Last summer in the park I overheard two mothers falling over themselves to show how much they restrict television viewing for their children.
Mum A: Actually I can't remember what she said because I was so amazed by Mum B.
Mum B: Our kids are allowed to watch one DVD on a Friday afternoon before Shabbat (we have half-day school on Fridays before the Sabbath). And only if they ask for it. That's it. And if they forget to ask, they've missed it for another week.
She looked so pleased with herself and I wasn't in the mood to enter a discussion about it, so I kept my mouth shut. But it left me wondering - what did she think she was achieving with this draconian TV law?
First a little background. I came from a home where the TV was on from when we got home from school until the last person went to bed around midnight, except for the half hour when we retreated into the kitchen for supper, en famille, around the table. Even I think this was too much.
No one was forced to sit in the lounge and watch it, but it was a temptation that had to be actively fought in order to do something else. It was so easy to say - I'll just watch this programme and then I'll go and work. Before you knew it, it was 10pm and who feels like starting work at 10pm?
My sister, and many of my friends say - no TV until homework is finished and instruments practised. This seems like a good balance and one I will probably adopt when DD is old enough to do homework (either from school or set by me) and music practise.
For now, the TV and I are bringing up DD together. I put it on in the morning so that I can rush around doing what I need to do before we leave for Nursery and work. After Nursery we generally go to the park, out for tea at friends' houses, or to the shops. When we come in it is time for bath and supper. Then the TV goes on until stories and bed.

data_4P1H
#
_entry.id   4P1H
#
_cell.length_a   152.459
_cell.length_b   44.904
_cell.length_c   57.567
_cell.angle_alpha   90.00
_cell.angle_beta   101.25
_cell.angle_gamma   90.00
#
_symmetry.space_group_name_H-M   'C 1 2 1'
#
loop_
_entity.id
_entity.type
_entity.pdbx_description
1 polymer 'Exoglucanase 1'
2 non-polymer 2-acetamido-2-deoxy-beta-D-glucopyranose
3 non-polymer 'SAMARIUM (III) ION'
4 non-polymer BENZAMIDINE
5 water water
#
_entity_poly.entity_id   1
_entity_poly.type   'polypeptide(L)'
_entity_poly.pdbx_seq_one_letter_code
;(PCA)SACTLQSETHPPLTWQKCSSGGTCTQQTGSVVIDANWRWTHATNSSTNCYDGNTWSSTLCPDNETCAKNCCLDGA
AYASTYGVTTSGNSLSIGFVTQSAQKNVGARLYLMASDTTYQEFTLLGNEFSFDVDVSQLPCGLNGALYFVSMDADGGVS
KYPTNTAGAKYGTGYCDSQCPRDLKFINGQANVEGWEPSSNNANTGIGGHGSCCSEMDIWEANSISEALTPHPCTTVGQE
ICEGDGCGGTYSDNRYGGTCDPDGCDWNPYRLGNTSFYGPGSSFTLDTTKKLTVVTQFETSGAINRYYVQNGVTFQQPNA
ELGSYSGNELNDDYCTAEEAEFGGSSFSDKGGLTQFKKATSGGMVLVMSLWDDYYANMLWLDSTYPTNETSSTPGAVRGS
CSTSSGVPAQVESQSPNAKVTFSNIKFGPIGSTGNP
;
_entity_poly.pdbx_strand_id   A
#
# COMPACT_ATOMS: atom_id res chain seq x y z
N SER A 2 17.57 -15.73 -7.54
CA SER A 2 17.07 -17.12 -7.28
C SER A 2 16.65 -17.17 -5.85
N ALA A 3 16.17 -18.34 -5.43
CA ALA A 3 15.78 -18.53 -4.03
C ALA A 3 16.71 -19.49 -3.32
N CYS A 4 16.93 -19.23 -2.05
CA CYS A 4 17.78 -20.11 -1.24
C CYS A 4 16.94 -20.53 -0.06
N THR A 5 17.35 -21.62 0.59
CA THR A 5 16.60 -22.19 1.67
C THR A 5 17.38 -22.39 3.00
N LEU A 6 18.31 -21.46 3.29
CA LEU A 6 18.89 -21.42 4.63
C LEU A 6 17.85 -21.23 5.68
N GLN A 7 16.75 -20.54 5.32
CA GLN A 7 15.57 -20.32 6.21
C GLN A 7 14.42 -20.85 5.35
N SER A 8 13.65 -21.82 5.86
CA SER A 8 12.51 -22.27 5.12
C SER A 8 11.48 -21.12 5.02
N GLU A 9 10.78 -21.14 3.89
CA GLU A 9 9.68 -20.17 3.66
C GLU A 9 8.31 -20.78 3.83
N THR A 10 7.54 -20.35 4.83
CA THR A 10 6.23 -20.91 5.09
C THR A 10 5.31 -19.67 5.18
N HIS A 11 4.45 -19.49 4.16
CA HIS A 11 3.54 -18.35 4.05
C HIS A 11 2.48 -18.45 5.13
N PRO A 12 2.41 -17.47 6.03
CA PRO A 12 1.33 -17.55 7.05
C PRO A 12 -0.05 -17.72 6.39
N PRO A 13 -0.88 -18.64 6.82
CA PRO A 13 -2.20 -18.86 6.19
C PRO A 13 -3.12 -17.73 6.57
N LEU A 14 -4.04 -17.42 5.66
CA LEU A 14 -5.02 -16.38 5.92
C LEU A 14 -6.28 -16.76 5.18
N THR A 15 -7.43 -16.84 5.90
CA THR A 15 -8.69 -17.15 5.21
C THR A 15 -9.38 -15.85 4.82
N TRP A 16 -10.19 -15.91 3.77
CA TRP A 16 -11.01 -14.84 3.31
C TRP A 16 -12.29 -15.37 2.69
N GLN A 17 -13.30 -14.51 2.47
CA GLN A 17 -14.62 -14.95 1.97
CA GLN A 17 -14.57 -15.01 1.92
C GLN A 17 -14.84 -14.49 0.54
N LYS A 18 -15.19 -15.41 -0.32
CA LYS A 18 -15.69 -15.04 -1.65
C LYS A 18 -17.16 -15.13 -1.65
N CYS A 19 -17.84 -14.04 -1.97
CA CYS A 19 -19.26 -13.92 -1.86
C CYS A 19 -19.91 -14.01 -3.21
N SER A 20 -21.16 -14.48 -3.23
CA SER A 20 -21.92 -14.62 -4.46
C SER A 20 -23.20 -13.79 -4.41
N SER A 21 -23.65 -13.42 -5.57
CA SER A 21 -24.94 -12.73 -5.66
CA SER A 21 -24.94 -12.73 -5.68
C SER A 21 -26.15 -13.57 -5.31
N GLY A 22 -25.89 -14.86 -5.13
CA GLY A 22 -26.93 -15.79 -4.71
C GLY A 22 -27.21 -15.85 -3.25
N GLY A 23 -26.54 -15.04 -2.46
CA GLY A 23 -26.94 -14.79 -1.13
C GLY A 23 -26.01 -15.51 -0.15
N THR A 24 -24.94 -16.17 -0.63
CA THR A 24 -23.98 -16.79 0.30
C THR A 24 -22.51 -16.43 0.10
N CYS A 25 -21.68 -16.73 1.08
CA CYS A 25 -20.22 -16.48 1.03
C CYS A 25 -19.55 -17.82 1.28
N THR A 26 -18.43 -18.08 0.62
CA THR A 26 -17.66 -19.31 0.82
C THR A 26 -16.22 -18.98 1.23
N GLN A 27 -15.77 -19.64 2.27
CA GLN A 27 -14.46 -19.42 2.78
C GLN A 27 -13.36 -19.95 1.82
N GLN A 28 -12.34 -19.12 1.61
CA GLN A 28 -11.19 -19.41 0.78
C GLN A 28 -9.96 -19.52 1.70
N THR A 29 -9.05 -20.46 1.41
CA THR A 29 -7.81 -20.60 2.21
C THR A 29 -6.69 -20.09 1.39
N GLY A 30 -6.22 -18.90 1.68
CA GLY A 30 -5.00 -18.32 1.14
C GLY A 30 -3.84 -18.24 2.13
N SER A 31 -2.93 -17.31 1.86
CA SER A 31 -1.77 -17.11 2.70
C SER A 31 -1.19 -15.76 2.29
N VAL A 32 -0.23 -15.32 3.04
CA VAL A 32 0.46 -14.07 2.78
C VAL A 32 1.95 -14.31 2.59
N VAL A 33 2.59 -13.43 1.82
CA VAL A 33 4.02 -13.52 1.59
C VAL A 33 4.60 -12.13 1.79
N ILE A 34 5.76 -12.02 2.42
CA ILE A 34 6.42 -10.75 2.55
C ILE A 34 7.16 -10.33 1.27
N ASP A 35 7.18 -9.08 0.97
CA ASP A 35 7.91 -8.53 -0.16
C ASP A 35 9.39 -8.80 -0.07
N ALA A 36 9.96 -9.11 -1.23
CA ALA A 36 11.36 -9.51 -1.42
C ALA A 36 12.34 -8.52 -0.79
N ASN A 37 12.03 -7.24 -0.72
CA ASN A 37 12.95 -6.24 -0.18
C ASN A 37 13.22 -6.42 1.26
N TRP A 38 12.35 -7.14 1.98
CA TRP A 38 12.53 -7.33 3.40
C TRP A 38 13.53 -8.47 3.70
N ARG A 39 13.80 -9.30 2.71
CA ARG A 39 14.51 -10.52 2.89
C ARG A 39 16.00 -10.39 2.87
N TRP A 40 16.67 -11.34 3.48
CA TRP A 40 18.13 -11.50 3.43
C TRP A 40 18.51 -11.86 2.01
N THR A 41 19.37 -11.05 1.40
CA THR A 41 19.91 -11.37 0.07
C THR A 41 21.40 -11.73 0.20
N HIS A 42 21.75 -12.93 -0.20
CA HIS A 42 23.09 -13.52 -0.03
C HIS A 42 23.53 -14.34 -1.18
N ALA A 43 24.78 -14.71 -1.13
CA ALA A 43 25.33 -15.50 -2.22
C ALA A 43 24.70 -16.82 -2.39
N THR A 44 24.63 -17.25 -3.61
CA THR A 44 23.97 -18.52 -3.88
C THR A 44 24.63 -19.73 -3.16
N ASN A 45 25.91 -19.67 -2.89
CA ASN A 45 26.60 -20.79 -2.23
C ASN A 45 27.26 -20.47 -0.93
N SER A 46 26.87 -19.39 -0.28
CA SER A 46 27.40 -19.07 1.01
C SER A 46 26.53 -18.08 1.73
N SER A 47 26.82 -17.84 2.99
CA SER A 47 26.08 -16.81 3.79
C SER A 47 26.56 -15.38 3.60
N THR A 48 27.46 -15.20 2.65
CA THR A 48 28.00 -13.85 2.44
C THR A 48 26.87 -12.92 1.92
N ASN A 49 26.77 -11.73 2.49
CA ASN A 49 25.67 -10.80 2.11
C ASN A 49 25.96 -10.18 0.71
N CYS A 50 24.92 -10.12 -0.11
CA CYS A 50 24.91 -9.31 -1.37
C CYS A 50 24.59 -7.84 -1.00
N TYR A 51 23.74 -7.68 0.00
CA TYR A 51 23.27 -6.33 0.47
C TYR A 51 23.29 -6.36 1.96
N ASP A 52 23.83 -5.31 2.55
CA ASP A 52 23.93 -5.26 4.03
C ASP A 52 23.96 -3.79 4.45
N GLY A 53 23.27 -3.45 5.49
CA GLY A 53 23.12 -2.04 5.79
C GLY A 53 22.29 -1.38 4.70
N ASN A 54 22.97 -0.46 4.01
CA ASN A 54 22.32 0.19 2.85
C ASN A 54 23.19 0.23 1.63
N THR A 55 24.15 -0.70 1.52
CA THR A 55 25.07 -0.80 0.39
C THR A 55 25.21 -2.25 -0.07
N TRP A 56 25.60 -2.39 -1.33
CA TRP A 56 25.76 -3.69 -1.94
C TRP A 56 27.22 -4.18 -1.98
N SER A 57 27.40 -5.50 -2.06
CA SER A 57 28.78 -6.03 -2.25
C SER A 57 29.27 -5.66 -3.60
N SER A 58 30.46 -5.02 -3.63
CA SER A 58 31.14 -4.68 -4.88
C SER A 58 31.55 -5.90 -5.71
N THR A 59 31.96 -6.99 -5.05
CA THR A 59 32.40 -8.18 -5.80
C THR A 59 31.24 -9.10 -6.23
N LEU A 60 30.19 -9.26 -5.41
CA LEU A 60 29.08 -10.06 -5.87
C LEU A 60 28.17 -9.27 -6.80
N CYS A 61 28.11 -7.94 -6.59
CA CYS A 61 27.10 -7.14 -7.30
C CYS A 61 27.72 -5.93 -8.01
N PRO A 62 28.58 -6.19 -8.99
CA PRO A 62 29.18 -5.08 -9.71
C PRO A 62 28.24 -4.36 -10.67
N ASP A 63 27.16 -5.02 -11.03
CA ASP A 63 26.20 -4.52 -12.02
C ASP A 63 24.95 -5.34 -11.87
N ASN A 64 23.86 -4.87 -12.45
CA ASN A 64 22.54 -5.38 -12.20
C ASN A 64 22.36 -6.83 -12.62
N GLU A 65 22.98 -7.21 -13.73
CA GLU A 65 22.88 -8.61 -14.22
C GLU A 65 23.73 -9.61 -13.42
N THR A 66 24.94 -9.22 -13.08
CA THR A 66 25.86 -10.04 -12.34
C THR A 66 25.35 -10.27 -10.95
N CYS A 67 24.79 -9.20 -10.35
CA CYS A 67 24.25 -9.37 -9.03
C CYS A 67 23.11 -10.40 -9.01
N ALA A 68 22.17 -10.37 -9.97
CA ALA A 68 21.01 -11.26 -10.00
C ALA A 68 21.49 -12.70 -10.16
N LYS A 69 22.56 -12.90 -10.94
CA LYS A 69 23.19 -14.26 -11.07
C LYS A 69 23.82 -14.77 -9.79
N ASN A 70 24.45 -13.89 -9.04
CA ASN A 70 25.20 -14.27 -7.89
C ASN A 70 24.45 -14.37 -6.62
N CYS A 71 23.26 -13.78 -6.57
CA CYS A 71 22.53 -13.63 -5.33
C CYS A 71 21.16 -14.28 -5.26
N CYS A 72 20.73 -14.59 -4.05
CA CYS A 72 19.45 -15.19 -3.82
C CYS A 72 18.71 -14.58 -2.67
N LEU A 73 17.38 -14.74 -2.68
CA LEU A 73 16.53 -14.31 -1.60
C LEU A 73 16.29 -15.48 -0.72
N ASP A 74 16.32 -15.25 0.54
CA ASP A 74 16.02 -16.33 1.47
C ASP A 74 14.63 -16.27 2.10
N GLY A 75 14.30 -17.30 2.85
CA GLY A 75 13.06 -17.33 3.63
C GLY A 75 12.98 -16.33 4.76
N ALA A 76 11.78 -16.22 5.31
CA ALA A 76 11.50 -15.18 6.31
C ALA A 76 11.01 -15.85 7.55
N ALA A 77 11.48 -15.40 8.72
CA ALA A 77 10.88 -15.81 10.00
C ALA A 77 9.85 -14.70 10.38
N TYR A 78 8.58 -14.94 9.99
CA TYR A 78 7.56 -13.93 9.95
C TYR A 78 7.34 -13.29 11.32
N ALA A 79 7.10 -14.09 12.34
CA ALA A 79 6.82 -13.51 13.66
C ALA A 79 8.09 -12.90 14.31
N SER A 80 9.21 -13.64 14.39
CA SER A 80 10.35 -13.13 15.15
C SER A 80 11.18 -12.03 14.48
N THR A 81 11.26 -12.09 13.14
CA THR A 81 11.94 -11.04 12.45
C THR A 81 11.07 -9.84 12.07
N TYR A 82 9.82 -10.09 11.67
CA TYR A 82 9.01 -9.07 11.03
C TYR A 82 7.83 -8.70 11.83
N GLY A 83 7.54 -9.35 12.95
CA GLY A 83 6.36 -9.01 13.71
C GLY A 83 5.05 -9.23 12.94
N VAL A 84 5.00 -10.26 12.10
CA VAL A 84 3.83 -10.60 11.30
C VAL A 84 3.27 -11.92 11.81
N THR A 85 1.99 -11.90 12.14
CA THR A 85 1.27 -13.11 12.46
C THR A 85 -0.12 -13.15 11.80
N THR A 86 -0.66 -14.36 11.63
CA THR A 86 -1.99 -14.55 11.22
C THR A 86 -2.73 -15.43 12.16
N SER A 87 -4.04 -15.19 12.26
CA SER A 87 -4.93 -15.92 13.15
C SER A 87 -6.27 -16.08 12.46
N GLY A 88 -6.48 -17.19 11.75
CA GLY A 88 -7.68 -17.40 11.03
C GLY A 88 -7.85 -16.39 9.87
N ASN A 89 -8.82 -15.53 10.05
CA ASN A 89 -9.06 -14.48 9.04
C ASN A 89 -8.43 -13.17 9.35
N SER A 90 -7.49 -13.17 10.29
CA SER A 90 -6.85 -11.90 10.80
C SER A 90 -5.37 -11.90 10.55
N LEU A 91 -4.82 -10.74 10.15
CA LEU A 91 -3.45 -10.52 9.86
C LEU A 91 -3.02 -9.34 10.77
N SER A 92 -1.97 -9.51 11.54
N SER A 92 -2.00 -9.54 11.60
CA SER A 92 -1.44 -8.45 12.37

We usually do puzzles or drawing while the TV is on in the background. So why do we need it? We probably don't but it is company for me while DD is engrossed in her puzzles or artwork, even though I may be helping her. And sometimes she needs to just relax and watch and not do anything. Don't 2 1//2 year olds deserve some down time too?
A friend from Perth, Australia , grew up with early morning runs and swims at the beach, tennis after school, boating at weekends, etc... Another friend from Manchester, UK, grew up hurrying home from school in the rain and watching all this outdoor life on TV. They once debated if either of them, as adults, were better off as a result of their childhood lifestyles. Both are hard-working, intelligent, enjoy hobbies (some active), and have full lives. There was no definite conclusion.
Bottom line: do what is convenient for you and your family, whatever saves your sanity. However, do allow your children the time to do other activities (obligatory or voluntary) without having to fight the temptation of the TV. And most important: do it quietly whilst recognising that other families have different criteria (for me this means: no Daddy to take over in the evening and I need to get some things done in peace). Please don't stuff your smug rigidity down the throats of all the human mums at the park.